But, even saying all of that, Theroux tries hard in many places and asks some important, often unanswerable, questions that make the book worth the climb. He searches out and gives high praise to the hard work of community development organizations in a number of states and black farmers’ self-help efforts and courage in the Delta of Mississippi and Arkansas. He does a good job in writing of the continued, unbridled racism in many of the small towns of the South, and paints an inarguable picture of the retched role of bankers and the impact of their ongoing racial discrimination in lending in rural areas and with farmers.

Over and over again he picks at the Clinton Global Initiatives and its vast fundraising prowess, as he talks to various nonprofits and development groups who are struggling to make ends meet against woeful odds, by asking them if they think they might be as deserving of some support in the dirt poor South, every bit as much as Africa or Asia. All of those he asks, bite their tongues, but politely spit out his bait, and say they haven’t ever been solicited by any of the Clinton philanthropies, but would welcome the support. Finally, talking to a black farmer somewhere around Lee County, Arkansas, and asking the same question about Clinton, the farmer simply replies that “it’s complicated,” and Theroux writes that from that point forward he stopped asking the question.

And, that showed good judgement on his part, but the real question that is overarching in Deep South, which he asks both explicitly and implicitly in all of the wrong ways but enough of the right ways, is, “Why is so little being done about the desperate poverty in the deep South?” That’s a good and fair question, and it’s to Theroux’s credit that he never tires of handling it, even if ham-handed in doing so.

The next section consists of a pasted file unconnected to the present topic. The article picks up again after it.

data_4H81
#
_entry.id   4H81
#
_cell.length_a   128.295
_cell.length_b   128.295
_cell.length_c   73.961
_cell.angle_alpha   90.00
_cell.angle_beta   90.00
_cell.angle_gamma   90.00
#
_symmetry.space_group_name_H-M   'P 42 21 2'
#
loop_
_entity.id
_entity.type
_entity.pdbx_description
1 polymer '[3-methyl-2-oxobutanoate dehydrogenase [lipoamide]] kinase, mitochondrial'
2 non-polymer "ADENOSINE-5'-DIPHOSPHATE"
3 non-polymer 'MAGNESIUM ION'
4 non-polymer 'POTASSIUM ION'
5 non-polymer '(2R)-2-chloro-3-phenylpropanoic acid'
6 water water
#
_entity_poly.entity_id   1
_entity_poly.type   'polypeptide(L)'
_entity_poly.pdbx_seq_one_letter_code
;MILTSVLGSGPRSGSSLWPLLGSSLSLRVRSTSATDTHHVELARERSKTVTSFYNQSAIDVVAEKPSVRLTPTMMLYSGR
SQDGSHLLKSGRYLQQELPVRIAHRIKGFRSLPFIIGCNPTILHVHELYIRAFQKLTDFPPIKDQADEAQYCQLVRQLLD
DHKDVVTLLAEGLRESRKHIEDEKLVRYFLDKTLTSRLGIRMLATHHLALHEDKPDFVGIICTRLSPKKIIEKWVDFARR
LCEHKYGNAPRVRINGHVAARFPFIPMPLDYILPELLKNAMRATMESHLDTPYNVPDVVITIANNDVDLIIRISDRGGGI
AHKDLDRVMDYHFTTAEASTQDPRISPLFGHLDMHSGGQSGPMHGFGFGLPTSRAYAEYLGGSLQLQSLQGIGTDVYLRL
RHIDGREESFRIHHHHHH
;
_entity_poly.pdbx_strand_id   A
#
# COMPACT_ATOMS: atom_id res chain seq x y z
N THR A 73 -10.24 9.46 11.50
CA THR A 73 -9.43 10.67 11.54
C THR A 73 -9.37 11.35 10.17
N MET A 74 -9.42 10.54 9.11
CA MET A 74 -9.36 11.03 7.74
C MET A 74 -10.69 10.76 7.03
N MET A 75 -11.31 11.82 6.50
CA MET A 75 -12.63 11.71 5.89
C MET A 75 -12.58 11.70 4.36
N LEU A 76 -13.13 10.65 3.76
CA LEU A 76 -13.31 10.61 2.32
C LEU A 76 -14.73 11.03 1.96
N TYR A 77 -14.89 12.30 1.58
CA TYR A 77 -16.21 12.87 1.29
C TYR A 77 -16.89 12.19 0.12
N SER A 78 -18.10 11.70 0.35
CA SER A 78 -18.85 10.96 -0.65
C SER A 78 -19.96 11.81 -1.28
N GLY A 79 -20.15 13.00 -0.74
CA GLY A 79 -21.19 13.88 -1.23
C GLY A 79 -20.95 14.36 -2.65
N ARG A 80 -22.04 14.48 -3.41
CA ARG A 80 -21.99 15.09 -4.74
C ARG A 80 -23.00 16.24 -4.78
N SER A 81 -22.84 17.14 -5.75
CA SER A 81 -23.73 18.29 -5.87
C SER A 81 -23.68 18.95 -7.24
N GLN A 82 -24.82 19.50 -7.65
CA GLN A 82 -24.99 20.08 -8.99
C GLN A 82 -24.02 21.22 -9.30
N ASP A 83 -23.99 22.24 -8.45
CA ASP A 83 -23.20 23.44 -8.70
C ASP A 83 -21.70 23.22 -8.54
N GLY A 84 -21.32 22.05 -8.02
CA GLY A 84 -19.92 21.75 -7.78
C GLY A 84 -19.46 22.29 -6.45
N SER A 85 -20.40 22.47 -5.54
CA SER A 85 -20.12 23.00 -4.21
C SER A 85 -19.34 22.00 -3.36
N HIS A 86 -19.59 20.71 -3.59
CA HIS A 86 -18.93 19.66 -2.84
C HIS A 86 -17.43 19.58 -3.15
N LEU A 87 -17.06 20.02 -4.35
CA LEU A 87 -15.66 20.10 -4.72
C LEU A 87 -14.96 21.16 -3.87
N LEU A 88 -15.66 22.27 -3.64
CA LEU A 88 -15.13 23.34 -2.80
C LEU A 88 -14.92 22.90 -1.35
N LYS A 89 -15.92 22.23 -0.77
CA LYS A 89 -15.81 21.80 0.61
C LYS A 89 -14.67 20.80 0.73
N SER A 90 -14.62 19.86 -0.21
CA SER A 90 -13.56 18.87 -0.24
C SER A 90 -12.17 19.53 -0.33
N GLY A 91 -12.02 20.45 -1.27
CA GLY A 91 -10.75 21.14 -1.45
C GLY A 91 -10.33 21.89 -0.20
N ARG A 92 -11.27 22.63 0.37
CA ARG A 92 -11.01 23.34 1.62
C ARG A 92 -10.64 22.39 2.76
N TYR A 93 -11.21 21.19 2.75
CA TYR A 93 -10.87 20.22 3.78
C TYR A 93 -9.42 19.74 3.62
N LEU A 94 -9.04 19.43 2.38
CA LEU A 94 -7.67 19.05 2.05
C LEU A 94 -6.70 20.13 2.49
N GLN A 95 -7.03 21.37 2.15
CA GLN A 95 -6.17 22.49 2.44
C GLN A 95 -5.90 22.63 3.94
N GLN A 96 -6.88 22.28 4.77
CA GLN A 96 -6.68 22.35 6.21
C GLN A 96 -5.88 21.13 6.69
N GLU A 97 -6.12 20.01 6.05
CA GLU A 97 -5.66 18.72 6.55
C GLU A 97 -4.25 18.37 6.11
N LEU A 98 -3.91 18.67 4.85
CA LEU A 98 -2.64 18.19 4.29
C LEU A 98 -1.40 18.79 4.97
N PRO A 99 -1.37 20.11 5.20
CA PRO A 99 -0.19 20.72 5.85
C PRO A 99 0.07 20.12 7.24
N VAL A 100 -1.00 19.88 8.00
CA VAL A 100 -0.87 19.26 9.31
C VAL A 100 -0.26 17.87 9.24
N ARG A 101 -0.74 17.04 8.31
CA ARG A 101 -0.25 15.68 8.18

Sadly, the answer in this book and so many others, is that so little is being done, because so few have a clue about what to do, and none are willing to summon the will and wherewithal to really take it on.

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Studies Find Microfinance Does Not Reduce Poverty, Assets Do

Mega-MicrofinanceHamburg  Several years ago ACORN International did a research report that seemed heresy to many, but started from the simple proposition that since microfinance is debt, debt does not reduce poverty, therefore the value of microfinance was the same as buying a job through an employment agency: work at a steep price. For many the myth of microfinance will endure and millions of dollars will continue to support what are essentially public and philanthropic investments in banking startups, not for the poor, but for the managers of the debt fueled lending agencies themselves, many of which start as nonprofits and if able to prove out their finances at high interest, convert to for-profits.

Standing out on the ledge of prevailing economic development opinion, I took note of an article in the October 2015 Scientific American that looked at the work of a Yale University based nonprofit called Innovations for Poverty Action and its founder Dean Karlan, an economics professor there. He had become suspicious of microloans while working in South Africa decades ago and seeing people constantly returning to renew loans and understanding that it didn’t add up to getting out of poverty, but instead was little more than a debt treadmill.

At some length he says:

“Over the years microloans kept nagging at my colleagues and me. Fifteen years after my first study attempt in South Africa, we now have seven randomized trials completed on traditional microloans and one on consumer lending back in South Africa…These studies found some benefits of microloans, such as helping families weather hard times, pay off goods over time and make small investments in businesses. But there was no average impact on the main financial well-being indicators – income and household and food expenditures.”